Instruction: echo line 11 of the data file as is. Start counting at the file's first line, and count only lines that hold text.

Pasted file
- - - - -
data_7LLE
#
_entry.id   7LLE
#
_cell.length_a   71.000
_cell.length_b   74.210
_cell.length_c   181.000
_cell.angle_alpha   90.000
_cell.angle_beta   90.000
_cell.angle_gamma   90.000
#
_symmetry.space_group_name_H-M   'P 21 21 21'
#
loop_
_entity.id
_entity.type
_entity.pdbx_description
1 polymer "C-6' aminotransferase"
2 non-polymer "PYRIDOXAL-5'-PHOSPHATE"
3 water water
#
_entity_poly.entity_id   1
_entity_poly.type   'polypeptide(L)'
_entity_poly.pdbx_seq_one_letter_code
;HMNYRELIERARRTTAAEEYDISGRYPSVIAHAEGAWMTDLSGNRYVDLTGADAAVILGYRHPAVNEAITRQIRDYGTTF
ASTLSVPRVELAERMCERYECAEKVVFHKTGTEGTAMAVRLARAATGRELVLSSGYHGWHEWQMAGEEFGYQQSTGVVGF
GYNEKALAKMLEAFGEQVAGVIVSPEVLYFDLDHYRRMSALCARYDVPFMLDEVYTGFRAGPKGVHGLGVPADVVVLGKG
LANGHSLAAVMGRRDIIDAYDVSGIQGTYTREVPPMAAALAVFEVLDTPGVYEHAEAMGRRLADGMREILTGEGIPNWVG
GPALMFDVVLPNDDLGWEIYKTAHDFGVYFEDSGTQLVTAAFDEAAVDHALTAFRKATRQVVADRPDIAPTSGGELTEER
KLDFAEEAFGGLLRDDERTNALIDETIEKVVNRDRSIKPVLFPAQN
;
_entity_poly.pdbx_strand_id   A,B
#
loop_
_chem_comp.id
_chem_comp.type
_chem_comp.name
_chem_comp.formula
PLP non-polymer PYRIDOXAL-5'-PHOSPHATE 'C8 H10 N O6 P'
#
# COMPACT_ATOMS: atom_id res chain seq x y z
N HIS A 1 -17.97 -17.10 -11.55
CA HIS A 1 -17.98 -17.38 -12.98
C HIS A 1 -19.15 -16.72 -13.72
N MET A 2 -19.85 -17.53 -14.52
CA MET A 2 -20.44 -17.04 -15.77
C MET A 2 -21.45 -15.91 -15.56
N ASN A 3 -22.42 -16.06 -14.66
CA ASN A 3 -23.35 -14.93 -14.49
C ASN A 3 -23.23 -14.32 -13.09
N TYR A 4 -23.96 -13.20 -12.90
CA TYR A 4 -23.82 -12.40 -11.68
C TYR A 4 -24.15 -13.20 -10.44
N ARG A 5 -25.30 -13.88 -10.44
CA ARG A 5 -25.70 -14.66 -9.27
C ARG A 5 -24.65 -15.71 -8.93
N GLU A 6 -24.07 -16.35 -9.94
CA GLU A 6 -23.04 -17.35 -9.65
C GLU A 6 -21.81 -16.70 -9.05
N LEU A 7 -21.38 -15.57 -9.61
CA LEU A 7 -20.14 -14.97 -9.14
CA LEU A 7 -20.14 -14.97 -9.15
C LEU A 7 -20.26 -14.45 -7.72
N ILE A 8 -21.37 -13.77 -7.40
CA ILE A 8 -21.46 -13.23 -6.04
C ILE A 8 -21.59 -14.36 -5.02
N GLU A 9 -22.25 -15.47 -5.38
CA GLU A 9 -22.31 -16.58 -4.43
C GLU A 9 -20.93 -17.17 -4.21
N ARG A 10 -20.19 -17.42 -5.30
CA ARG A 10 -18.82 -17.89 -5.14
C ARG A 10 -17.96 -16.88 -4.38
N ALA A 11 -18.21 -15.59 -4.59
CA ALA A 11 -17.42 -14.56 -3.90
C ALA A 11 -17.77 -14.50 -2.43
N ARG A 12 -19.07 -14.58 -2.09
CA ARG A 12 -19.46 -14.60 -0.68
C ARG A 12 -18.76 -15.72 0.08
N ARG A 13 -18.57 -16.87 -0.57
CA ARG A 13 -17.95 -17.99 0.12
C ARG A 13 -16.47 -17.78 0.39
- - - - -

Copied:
#